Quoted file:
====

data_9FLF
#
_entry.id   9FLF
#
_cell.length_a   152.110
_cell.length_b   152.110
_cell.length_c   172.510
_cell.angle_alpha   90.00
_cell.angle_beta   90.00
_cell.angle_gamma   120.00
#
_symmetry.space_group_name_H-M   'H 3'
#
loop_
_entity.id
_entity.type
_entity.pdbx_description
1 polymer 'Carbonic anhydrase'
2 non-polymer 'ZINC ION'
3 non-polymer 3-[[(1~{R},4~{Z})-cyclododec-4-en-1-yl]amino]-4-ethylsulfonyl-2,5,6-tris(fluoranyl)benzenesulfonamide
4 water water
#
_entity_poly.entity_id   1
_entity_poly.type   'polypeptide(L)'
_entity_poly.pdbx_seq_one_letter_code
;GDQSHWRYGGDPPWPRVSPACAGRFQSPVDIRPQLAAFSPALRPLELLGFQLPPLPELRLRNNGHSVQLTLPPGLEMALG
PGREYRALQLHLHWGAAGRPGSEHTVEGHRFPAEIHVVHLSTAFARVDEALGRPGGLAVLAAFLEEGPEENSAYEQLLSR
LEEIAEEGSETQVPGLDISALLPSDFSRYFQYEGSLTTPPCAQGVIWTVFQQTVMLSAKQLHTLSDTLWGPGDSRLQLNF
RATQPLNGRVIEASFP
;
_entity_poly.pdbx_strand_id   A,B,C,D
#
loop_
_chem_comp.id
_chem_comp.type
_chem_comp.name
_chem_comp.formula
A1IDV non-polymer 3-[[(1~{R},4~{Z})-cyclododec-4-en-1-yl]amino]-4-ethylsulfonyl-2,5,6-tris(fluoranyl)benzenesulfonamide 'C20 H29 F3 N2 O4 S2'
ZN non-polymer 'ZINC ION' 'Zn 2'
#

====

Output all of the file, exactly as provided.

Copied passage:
data_9FLF
#
_entry.id   9FLF
#
_cell.length_a   152.110
_cell.length_b   152.110
_cell.length_c   172.510
_cell.angle_alpha   90.00
_cell.angle_beta   90.00
_cell.angle_gamma   120.00
#
_symmetry.space_group_name_H-M   'H 3'
#
loop_
_entity.id
_entity.type
_entity.pdbx_description
1 polymer 'Carbonic anhydrase'
2 non-polymer 'ZINC ION'
3 non-polymer 3-[[(1~{R},4~{Z})-cyclododec-4-en-1-yl]amino]-4-ethylsulfonyl-2,5,6-tris(fluoranyl)benzenesulfonamide
4 water water
#
_entity_poly.entity_id   1
_entity_poly.type   'polypeptide(L)'
_entity_poly.pdbx_seq_one_letter_code
;GDQSHWRYGGDPPWPRVSPACAGRFQSPVDIRPQLAAFSPALRPLELLGFQLPPLPELRLRNNGHSVQLTLPPGLEMALG
PGREYRALQLHLHWGAAGRPGSEHTVEGHRFPAEIHVVHLSTAFARVDEALGRPGGLAVLAAFLEEGPEENSAYEQLLSR
LEEIAEEGSETQVPGLDISALLPSDFSRYFQYEGSLTTPPCAQGVIWTVFQQTVMLSAKQLHTLSDTLWGPGDSRLQLNF
RATQPLNGRVIEASFP
;
_entity_poly.pdbx_strand_id   A,B,C,D
#
loop_
_chem_comp.id
_chem_comp.type
_chem_comp.name
_chem_comp.formula
A1IDV non-polymer 3-[[(1~{R},4~{Z})-cyclododec-4-en-1-yl]amino]-4-ethylsulfonyl-2,5,6-tris(fluoranyl)benzenesulfonamide 'C20 H29 F3 N2 O4 S2'
ZN non-polymer 'ZINC ION' 'Zn 2'
#